“Mostly, it is teenagers who enrol, and the MIL course is ideal for them because many have recently left school and have just got their first mobile phone. We test the learners’ competency during the course, and at the end of the course we give them a small exam. We have been very satisfied with the results and I believe our young learners can pass on their knowledge to their family members.
“EIFL’s training is different. With other training and seminars, we would just summarize and report back to our colleagues. With the EIFL training, our responsibility is to cascade the training to the branch, using methods and content learnt in the course. I have cascaded several other modules from the EIFL training to Murang’a librarians - ToT, Design Thinking and Project Management.
“The ToT has been a real success. We have been taking part in a programme of rolling out e-readers to schools. Before, just one or two librarians would have moved from class to class to train the teachers and students to use the e-readers. But after the ToT module, all our librarians were confident to train. We now have nine librarians who are trainers at Murang’a!
“After we cascaded Design Thinking, the mindset at Murang’a library has changed. In the past, we used to sit back and think we knew what the users wanted. Design Thinking reminds us always to put the user first - to really think about and ask what they need. This is changing our relationship with the users. For example - every quarter we have a ‘customer interactive meeting’ with library users. In the past, it was talk, talk, talk. We were like lecturers, standing in front, seeming to have all the answers. Now we sit in the group, with the library users. We ask questions and listen - even to the ideas of the children. When we follow up, the library users feel proud and appreciated.
“Through EIFL, I have also conducted ToT with librarians in Zambia, and my Zambian learners have already led training. This was a very memorable experience - it showed me how the same practical training skills can be used in different countries. At home, COVID-19 has interrupted our schedule, because libraries closed and are not yet fully open. But once everything has settled down again, we will be cascading the training modules to other libraries. We can also train in other institutions in the future, beyond libraries. These are skills that can last our whole lives!”
JOAN NJOKI NJOGU, REGIONAL ICT OFFICER, BASED AT KNLS MERU PUBLIC LIBRARY
“My role is to provide technical support at six KNLS branch libraries, Meru, Gatimbi, Mkomboni, Embu and Isiolo, Timau. I was happy with my daily technical tasks, but wanted to do more, and that is how I became involved in training.
“Before the EIFL programme, training was very difficult for me. Early on, I remember I was training a group of over 50 high school teachers who were taking a course for Microsoft Certified Educators. The teachers just sat there in the conference hall, staring at me, like robots. I could not believe it. I had the knowledge but the training failed because I was using technical terms that they could not understand. They became afraid of ICT, they even refused to take the online exam, and I could not sleep for shame.
“I also struggled with librarians. In 2017 all KNLS branches received computers for the public to use. I had to train librarians at the six branches to integrate ICT into their daily work, and to help library users with the computers. But many of the librarians were technophobes, and they just saw me as a young girl trying to tell them what to do.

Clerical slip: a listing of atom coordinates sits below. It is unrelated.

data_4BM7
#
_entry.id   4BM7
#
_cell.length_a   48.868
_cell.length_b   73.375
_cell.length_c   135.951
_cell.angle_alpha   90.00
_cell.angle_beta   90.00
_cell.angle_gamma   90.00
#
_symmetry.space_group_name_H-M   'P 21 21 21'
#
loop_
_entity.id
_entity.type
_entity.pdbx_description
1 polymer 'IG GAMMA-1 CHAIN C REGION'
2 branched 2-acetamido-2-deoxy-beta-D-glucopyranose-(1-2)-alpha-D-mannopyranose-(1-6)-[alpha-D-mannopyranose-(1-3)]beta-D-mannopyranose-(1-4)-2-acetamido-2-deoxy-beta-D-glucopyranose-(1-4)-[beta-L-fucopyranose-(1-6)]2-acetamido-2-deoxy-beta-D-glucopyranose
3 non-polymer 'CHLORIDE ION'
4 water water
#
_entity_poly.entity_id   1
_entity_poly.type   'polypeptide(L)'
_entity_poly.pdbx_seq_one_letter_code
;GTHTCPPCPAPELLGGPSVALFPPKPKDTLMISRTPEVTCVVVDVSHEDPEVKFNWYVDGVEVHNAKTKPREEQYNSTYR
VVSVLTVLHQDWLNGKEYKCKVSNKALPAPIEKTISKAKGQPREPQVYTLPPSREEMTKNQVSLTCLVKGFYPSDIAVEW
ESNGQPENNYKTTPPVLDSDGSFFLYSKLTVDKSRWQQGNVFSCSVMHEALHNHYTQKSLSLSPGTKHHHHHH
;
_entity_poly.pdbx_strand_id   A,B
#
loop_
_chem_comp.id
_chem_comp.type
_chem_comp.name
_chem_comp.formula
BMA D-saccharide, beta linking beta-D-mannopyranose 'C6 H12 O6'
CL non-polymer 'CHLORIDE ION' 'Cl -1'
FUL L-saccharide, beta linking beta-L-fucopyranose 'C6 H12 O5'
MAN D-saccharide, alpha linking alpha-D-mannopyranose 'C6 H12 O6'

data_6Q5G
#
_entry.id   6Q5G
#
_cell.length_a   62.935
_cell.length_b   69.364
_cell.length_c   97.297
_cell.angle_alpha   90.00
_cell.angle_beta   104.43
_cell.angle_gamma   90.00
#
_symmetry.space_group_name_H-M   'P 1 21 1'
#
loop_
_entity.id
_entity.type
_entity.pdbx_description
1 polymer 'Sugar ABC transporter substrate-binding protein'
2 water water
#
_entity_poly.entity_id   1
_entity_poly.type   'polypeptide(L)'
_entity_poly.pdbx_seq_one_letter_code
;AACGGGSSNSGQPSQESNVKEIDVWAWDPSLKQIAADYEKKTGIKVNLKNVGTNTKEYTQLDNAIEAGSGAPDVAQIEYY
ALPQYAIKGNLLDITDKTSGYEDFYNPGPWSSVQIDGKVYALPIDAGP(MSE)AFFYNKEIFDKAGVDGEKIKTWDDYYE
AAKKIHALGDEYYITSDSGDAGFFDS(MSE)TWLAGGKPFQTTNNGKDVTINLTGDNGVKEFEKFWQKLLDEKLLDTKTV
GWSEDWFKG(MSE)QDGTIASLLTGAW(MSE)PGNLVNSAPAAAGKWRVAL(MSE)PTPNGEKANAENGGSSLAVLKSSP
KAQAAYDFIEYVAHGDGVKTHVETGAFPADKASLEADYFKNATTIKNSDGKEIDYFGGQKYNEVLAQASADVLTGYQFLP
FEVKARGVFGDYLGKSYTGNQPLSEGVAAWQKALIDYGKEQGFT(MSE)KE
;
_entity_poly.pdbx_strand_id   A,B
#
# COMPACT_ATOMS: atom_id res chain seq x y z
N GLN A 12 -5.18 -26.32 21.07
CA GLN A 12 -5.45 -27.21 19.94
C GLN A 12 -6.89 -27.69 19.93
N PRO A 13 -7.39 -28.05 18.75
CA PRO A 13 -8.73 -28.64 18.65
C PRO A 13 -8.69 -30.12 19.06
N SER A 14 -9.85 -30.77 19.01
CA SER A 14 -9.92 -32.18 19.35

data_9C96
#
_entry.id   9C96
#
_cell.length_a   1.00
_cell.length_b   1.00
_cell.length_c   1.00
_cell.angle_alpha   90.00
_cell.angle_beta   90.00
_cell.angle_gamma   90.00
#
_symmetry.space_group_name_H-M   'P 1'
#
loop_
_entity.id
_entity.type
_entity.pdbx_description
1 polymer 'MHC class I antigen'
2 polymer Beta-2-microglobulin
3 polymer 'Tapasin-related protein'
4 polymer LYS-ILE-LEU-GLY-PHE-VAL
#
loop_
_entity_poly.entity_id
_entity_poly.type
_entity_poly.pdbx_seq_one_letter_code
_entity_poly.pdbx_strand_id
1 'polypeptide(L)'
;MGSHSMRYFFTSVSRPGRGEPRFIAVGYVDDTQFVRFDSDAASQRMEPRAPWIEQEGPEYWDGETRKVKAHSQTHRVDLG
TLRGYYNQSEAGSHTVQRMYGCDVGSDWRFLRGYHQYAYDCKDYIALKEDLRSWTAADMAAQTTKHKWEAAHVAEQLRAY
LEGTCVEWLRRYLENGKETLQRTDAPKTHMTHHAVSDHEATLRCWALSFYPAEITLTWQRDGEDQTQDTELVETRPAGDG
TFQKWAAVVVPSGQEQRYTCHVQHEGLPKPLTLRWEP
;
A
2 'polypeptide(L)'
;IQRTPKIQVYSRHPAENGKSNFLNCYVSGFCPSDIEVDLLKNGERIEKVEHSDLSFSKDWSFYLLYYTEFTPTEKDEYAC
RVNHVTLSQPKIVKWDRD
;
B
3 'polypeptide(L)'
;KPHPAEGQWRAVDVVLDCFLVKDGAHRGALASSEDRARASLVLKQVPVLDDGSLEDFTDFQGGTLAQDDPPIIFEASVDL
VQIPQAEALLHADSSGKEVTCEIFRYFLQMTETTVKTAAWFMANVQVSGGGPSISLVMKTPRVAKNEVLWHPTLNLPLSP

“In 2018 I attended the first two-day EIFL ‘training of trainers’ workshop. I listened very attentively, learning many facilitation techniques for adult learners, and especially noting points about training using layman’s language, because I knew what my problems were.
“Since that first training I have trained many different kinds of people. One of the first things I did was to design a course combining basic computer skills with CV writing and interview skills, and provide this training to a group of 61 students. It was a success. At KNLS Gatimbi branch, and here at KNLS Meru, I have trained farmers and youth in smart farming (intensive farming using a small piece of ground). I am training a group of 15 senior citizens who come to the library for MIL classes, teaching them how to use their phones securely for financial transactions so that they do not have to queue at banks - and eight of them have bought smartphones.
“On top of that I have an outreach programme. I go to the prison where I train 50 women inmates in ICT. At an adult learning centre I train another 50 adults who have dropped out of school. I also work with teenage mothers, providing training in sexual and reproductive health, basic ICT and - very important - online security because they are vulnerable to bullying and exploitation via social media.
“Nowadays, when I train my colleagues in Meru Public Library in ICT skills, I always make sure there is someone present from one of the other branches, who can cascade the training in their library. The heads of those libraries see me differently now. They trust me, and call me for help when they need it.
“I can truly say the EIFL course has transformed how people view the library. More people, including professionals, are joining because they have heard we are offering these courses. And vulnerable people like the teenage mothers and prisoners can see that someone really cares about them, and does not judge them. It gives us great satisfaction to see we are changing people’s lives. And my role has changed - now, when I pass people in the street, they greet me, ‘Hallo Teacher!’”